[ale] Which large capacity drives are you having the best luck with?

Ron Frazier atllinuxenthinfo at c3energy.com
Tue Jan 4 23:03:37 EST 2011


Thanks for the note.  I see from your sig that you're into computer
forensics, so this should be right up your alley.  I listened to your IT
Autopsy audio file you have posted on your site.  That's pretty cool.

I know what you're saying.  It does seem hard to believe.  Your note
piqued my interest, and sent me on a tangent most of the day researching
hard drive failure modes.  I thought I'd share my experience with

Before getting to that, I misspoke regarding my startup procedure for
new drives.  Actually, I first wipe them with random data then run
Spinrite's deep analysis 6 times.  That way, every sector and every
binary bit of the drive is first read, then written, then read and
written with both 1's and 0's a total of 12 times.  This takes a couple
of weeks to do, but hopefully, it minimizes the chance of "infant
mortality", a proven phenomenon where drives tend to fail early in life.
It also thoroughly thrashes (not trashes) the drive and gives its
firmware a substantial chance to discover problems.

Based on your suggestion, I installed smartmontools (which contains
smartctl) and gsmartcontrol (a graphical interface to smartctl) on my
Ubuntu computer.  The man file for smartctl is over 1000 lines, and is
to overwhelming to read completely.  I scanned it for info on the long
test.  I never could find out exactly what it does.  I searched Google
and found various interesting things but no details on the test.

Note that if your drive or BIOS is not providing access to the smart
subsystem, you cannot run these tests.  Using gsmartcontrol, I activated
a long test and let it run.  It gives almost NO indication that it's
running.  The progress indicator appears to go to 10% and freeze, the
hard drive light is not on, and the drive doesn't even make much seek
noise.  However, I just waited, eventually, the progress bar clicked to
20%, and continued slowly until about two hours later.  It finished with
no errors reported.  I later found that you can run the same test from
the Disk Utility under the Ubuntu system administration menu.

Running the test this way gives a more friendly and accessible list of
the results with warnings about items of concern.  However, there is
still little indication of its running other than a very slowly moving
progress bar.  Again, the test itself passed with no errors.  However,
the utility posted a warning and said this drive has a couple of bad
sectors and that the reallocated sector count is 2.  I guess the drive
found this acceptable, but I'm not sure I do.

Google did an extensive study of hard drive failures in their own data
centers a few years ago.



The document is extremely technical and somewhat hard to read.  Here are
some summary comments by various writers on the Internet.

From: http://www.webmasterworld.com/goog/3257036.htm  (one of the blog
posts from AlexK)

      * Young drives (less than 2 years) prefer it hot (above 35C),
        whilst older drives like it mild (below 40C). 
      * Get rid after the first scan error (39 times more likely to fail
        within 60 days than if none). 
      * Get rid after the first sector reallocation (14 times more
        likely to fail within 60 days than if none) (21 times for
        offline reallocations). 
      * Get rid after the first sector Probational Count (16 times more
        likely to fail within 60 days than if none). 
      * More than 56% of failed drives do not have either SMART-reported
        scan errors, sector reallocations, offline reallocations nor
        sector Probational Counts. 
      * More than 72% of all drives report seek errors. 
      * 36% of failed drives have no error signals of any kind.


•First of all, Mean Time Between Failure rates mean nothing.
•Secondly, SMART hardware monitoring missed 36% of all uh-ohs.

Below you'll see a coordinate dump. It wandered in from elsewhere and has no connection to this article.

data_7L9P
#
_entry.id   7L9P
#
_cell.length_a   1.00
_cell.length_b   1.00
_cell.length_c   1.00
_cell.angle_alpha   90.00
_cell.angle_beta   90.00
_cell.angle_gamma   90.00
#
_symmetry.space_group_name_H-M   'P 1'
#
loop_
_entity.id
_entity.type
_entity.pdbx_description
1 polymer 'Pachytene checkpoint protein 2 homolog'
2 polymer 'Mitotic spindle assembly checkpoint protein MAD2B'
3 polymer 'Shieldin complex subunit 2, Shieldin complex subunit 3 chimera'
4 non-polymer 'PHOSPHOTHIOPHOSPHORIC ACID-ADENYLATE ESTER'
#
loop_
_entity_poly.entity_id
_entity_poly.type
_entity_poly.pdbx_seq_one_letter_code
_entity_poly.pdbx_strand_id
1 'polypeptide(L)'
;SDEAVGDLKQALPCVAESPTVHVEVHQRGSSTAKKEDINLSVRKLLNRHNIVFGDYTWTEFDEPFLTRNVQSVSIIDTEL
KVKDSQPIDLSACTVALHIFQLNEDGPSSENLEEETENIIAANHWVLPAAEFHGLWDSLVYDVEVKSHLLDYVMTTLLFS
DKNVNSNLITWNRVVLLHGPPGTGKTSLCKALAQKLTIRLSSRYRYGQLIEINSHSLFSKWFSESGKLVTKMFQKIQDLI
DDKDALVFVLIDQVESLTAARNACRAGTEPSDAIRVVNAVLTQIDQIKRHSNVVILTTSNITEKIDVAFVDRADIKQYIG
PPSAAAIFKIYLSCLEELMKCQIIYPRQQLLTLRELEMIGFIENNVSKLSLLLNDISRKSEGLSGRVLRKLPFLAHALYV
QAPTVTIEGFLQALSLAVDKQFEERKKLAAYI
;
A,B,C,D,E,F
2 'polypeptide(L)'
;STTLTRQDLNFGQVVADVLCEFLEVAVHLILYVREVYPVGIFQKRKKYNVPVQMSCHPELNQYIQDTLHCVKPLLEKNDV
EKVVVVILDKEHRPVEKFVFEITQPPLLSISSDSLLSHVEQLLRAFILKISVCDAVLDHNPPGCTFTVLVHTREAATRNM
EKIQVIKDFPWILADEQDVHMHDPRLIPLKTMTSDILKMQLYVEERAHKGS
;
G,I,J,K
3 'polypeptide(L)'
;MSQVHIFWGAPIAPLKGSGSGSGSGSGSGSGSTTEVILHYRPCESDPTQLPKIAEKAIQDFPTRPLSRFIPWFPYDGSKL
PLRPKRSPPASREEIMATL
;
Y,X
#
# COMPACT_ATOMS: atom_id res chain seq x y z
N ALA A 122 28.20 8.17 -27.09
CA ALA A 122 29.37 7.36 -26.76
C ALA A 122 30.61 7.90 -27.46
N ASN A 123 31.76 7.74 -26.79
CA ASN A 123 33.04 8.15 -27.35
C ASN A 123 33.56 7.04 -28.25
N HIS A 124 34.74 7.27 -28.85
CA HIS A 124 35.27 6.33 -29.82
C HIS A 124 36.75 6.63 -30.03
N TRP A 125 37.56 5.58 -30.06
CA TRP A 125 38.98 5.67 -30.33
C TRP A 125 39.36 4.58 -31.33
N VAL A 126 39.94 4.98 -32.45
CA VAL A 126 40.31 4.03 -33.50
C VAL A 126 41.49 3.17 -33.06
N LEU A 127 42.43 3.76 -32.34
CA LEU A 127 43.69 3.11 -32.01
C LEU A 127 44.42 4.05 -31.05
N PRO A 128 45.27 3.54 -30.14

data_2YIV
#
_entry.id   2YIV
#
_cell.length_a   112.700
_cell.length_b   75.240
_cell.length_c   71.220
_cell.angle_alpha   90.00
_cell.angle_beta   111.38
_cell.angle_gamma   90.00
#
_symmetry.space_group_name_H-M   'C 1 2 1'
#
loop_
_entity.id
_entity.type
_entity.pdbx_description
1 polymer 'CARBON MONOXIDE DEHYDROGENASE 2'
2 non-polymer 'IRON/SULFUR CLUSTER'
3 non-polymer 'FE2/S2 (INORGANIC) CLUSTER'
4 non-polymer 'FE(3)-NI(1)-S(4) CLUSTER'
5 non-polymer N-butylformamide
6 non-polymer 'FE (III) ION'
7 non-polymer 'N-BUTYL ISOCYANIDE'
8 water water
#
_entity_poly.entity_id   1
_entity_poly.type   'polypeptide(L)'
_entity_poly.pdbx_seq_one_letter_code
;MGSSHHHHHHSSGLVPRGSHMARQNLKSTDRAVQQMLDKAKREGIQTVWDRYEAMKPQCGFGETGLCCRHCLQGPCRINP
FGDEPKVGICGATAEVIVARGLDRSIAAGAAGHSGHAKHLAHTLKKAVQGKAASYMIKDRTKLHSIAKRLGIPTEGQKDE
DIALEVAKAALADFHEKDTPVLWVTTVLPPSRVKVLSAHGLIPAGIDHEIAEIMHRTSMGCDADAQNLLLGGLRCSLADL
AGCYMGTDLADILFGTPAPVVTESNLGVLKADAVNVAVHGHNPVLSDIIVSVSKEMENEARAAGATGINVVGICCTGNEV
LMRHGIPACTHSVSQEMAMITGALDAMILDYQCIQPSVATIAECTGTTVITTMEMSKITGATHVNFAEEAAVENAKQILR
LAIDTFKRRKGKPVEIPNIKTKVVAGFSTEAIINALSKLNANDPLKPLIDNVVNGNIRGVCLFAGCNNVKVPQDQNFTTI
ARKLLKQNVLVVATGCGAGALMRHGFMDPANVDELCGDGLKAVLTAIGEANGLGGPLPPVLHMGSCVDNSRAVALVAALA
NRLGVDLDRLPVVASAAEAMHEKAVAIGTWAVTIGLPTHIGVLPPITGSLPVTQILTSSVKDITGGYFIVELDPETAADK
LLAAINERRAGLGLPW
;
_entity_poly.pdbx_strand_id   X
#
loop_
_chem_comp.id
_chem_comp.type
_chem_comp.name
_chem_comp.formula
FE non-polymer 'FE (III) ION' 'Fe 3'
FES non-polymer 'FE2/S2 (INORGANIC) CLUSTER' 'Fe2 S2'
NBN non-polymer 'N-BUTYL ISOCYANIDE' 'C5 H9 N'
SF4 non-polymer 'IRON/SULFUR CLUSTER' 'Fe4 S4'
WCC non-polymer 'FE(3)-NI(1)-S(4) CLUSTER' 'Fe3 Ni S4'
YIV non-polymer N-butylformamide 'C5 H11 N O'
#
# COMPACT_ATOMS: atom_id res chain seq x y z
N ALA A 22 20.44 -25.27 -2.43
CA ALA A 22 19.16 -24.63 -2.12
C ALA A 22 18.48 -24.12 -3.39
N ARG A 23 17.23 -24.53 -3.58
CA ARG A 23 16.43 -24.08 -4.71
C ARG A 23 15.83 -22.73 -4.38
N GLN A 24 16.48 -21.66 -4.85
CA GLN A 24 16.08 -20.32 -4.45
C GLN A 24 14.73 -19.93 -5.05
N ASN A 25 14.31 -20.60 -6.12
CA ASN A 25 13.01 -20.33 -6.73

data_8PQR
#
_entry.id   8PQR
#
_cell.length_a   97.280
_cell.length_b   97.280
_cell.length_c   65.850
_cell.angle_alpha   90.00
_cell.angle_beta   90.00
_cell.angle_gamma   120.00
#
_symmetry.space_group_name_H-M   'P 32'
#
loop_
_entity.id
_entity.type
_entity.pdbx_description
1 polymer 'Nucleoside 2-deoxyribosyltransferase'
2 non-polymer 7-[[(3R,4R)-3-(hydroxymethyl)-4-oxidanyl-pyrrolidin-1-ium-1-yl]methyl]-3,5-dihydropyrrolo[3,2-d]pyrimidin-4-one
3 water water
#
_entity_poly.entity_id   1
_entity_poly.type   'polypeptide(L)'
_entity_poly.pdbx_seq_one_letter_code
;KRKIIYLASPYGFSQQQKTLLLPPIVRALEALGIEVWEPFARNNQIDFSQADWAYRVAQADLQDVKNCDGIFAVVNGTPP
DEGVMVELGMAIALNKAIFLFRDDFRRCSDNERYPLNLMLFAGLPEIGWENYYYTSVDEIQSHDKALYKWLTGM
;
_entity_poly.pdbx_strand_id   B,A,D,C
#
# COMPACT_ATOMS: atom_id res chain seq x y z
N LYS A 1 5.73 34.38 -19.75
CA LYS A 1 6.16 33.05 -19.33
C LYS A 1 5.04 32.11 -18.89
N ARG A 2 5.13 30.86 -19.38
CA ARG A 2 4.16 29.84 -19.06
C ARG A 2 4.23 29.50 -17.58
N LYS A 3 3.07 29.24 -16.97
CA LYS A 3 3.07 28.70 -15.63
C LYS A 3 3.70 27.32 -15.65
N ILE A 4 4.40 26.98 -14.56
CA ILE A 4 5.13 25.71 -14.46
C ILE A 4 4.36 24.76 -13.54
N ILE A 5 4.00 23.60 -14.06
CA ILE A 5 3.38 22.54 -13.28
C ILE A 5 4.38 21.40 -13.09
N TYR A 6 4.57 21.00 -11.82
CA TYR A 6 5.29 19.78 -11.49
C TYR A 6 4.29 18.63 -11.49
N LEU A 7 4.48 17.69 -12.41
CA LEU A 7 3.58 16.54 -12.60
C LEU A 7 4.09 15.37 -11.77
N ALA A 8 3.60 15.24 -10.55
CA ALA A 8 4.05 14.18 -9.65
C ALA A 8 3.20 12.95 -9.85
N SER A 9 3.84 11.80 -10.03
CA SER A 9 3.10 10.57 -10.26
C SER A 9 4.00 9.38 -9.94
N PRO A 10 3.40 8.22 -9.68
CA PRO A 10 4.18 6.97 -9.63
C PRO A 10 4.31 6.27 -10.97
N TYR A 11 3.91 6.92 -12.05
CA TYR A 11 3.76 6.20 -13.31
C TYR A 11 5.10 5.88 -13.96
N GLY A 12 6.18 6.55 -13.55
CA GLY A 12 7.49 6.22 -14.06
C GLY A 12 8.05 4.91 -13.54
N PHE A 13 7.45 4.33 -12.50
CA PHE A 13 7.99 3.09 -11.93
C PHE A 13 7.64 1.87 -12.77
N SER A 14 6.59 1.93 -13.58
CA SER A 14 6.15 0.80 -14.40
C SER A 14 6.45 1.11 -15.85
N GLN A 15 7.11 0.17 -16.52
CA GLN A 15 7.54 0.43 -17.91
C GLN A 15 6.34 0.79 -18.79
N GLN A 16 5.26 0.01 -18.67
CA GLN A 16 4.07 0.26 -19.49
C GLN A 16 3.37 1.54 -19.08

•Third, overworked drives fail similarly to standard drives after the
first year.
•Fourth, Hard drive age means less than you think.
•Fifth, failure does not go up when temperatures are higher than usual
(unless super high.)

From: http://storagemojo.com/2007/02/19/googles-disk-failure-experience/

The StorageMojo take
There is a lot here and the implications may surprise.

     1. Disk MTBF numbers significantly understate failure rates. If you
        plan on AFRs that are 50% higher than MTBFs suggest, you’ll be
        better prepared. 
     2. For us SOHO users, consider replacing 3 year old disks, or at
        least get serious about back up. 
     3. Enterprise disk purchasers should demand real data to back up
        the claimed MTBFs – typically 1 million hours plus – for those
        costly and now much less studied drives. 
     4. SMART will alert you to some issues, but not most, so the
        industry should get cracking and come up with something more
     5. Workload numbers call into question the utility of
        architectures, like MAID, that rely on turning off disks to
        extend life. The Googlers didn’t study that application, but if
        I were marketing MAID I’d get ready for some hard questions. 
     6. Folks who plan and sell cooling should also get ready for tough
        questions. Maybe cooler isn’t always better. But it sure is a
        lot more expensive. 
     7. This validates the use of “consumer” drives in data centers
        because for the first time we have a large-scale population
        study that we’ve never seen for enterprise drives. 

This is Ron talking again, no longer quoting.

Based on the comments above about relocation errors, I decided to
replace this hard drive.  I'm going to try to make a warranty claim with
Seagate since the drive is only a year old.

I don't even know what scan errors and sector probational counts are.

Also note that in 36% of the cases, the smart system did not detect
eminent drive failures. 

I tried to search for the term "bit rot" on Google to find out about
failure modes, but I couldn't find anything conclusive.

I know that I am totally convinced that data on hard drives deteriorates
over time.  I also believe that refreshing the data periodically with
something like Spinrite can dramatically prolong the life of the data on
the drive.

I had a Windows drive that was failing once.  It wouldn't even boot.  I
ran Spinrite on it.  It immediately warned me that the smart system said
the drive was on it's way out.  I continued the diagnostic.  Afterwards
I was able to boot the machine well enough to get my data backed up.  I
then retired the drive, because I think it would have failed completely.
I have no problem believing the Spinrite testimonials cited on the
podcast, which are many.